1

The modal verb could is the politer relation of can, especially in requests, e.g. "Could you open the window, please?” “Could you lend me a hand?” In “I couldn't agree more”, couldn't is used as an intensifier, it means "absolutely" or "totally" as in I totally agree with you. I agree so much so, it would be impossible to express ...


3

The tense of a clause is the tense of its finite verb. In this case, the finite verb is the modal "could". ("Agree" here is a bare infinitive and so has no tense.) Morphologically (and for some purposes grammatically), "could" is the past tense of "can". However, some people prefer to think of "can" and &...


3

In this context coming through means being understood. The root of this expression would be from radio or telephone conversations where the sender could not be heard. You're not coming through clearly if your voice is distorted or otherwise un-understandable. In a face to face conversation it would mean the listener does not understand the point you're ...


4

I can't find any other example of this word, and some references to snadge don't seem to be relevant. The story is set in Liverpool, England, so it may be a local word. The author is showing that he knows it's an unusual word by enclosing it in quotation marks. The nearest possible standard English word I can suggest is snaggy - full of snags. Snags ...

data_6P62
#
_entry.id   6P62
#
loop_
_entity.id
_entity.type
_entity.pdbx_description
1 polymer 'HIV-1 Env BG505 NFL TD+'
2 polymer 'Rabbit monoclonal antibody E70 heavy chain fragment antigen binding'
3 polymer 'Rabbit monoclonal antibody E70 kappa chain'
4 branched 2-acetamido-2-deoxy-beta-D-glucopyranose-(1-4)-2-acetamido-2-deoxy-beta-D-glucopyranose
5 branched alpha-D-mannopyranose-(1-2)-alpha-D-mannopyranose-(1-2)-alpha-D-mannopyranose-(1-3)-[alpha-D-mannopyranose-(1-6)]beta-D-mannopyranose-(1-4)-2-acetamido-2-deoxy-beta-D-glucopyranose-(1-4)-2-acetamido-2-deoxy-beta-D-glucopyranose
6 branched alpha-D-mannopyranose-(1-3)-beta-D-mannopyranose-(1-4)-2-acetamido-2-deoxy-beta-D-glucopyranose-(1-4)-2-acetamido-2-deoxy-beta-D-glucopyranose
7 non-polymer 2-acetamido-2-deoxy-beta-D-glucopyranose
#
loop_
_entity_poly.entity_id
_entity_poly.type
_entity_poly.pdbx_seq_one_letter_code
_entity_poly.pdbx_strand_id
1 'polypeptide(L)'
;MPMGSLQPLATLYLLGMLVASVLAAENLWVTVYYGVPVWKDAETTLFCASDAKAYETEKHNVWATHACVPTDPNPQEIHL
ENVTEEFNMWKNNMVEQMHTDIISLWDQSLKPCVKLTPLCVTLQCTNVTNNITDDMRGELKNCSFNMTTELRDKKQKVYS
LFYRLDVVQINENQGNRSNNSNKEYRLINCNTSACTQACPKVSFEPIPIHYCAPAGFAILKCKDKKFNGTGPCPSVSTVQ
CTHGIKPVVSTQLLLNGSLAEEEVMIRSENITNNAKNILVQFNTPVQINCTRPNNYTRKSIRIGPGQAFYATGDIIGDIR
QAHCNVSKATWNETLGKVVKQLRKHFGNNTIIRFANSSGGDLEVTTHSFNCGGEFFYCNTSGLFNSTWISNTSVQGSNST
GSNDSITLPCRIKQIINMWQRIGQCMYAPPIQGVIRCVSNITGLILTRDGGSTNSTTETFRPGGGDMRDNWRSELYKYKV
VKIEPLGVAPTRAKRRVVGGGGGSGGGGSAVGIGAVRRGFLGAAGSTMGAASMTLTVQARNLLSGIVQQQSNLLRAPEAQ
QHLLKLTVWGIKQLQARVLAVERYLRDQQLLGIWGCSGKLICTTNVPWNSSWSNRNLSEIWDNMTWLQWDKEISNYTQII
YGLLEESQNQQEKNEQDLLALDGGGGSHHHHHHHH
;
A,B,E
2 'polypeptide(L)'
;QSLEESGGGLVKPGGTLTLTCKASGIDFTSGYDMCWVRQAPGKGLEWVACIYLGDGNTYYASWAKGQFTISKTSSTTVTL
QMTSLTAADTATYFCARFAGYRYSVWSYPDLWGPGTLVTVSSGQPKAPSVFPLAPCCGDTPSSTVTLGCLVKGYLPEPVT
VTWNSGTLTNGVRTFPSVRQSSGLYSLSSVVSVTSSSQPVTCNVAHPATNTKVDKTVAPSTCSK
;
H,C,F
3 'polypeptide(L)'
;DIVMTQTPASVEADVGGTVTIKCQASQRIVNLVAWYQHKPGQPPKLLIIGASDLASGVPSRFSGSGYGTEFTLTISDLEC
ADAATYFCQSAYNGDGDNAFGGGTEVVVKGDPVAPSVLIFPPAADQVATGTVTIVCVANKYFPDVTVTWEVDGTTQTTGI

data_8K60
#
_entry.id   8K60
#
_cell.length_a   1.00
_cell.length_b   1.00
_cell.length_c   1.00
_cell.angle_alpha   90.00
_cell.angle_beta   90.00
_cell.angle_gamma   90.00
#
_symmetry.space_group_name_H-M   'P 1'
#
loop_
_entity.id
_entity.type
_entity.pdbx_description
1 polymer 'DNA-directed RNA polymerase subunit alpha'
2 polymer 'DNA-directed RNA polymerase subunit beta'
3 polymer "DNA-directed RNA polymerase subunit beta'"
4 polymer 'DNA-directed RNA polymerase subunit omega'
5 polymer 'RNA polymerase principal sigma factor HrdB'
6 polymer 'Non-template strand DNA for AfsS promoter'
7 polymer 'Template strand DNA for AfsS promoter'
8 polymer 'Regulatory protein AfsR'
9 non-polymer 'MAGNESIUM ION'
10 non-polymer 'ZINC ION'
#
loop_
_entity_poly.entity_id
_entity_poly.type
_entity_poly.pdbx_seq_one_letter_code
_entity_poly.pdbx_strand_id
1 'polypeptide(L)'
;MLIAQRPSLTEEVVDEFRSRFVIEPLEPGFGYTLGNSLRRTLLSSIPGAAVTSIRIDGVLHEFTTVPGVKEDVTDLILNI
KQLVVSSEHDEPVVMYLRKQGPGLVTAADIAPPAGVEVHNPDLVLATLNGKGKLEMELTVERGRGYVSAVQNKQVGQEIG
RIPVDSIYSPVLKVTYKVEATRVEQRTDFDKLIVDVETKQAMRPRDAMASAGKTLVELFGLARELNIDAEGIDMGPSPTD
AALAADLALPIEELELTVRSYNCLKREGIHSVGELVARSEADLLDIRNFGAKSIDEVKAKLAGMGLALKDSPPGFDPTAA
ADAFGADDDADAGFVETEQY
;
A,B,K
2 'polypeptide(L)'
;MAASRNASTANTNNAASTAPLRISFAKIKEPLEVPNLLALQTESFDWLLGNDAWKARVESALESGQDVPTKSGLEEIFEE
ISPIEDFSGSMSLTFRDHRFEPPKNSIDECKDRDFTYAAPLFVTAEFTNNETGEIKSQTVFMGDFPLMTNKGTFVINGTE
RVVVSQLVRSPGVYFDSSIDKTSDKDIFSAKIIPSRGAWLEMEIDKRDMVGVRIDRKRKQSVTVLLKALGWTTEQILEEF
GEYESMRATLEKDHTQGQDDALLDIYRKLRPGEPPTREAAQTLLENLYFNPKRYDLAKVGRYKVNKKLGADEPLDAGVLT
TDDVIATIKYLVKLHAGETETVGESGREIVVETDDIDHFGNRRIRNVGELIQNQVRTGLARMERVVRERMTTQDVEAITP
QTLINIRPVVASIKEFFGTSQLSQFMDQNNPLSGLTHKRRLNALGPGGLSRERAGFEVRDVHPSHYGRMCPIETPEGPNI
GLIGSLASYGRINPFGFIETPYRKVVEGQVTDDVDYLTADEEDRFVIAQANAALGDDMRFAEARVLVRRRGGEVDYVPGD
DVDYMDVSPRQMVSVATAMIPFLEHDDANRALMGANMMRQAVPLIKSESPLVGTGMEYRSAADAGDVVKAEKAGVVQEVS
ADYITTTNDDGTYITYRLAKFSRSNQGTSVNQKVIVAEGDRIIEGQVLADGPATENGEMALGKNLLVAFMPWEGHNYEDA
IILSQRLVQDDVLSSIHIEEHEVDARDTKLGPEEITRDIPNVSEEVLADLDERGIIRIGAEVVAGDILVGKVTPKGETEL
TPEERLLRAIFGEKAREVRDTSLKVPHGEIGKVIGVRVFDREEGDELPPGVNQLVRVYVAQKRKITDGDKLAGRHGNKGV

1

You are correct. The author is contrasting two different viewpoints: A. Hunter and Westerman say that IT must demonstrate value through OTPD, OBPD, and FTRAD (i.e. developing a perfect product and delivering it on-time, on-budget, and with no changes needed) B. The Agile community says that maximum business value is delivered by creating minimally-viable ...


2

Just a brief note to what Jeff Morrow and Tᴚoɯɐuo wrote above -- It's possible that "May do" in the final line of the sonnet is intended to remind readers/listeners of the wedding vow "I do." If so, then this would support Jeff's claim that "do" means "love seriously." The larger sonnet sequence (Sonnets from the ...


3

This phrase is based in Cultural Somatics - see My Grandmother's Hands: Racialized Trauma and the Pathway to Mending Our Hearts and Bodies by Resmaa Menakem. Williams is saying that he remained aware of his body sensations in a mindful way so that he could steward his nervous system's response to this situation and not get carried away into a fight-or-flight ...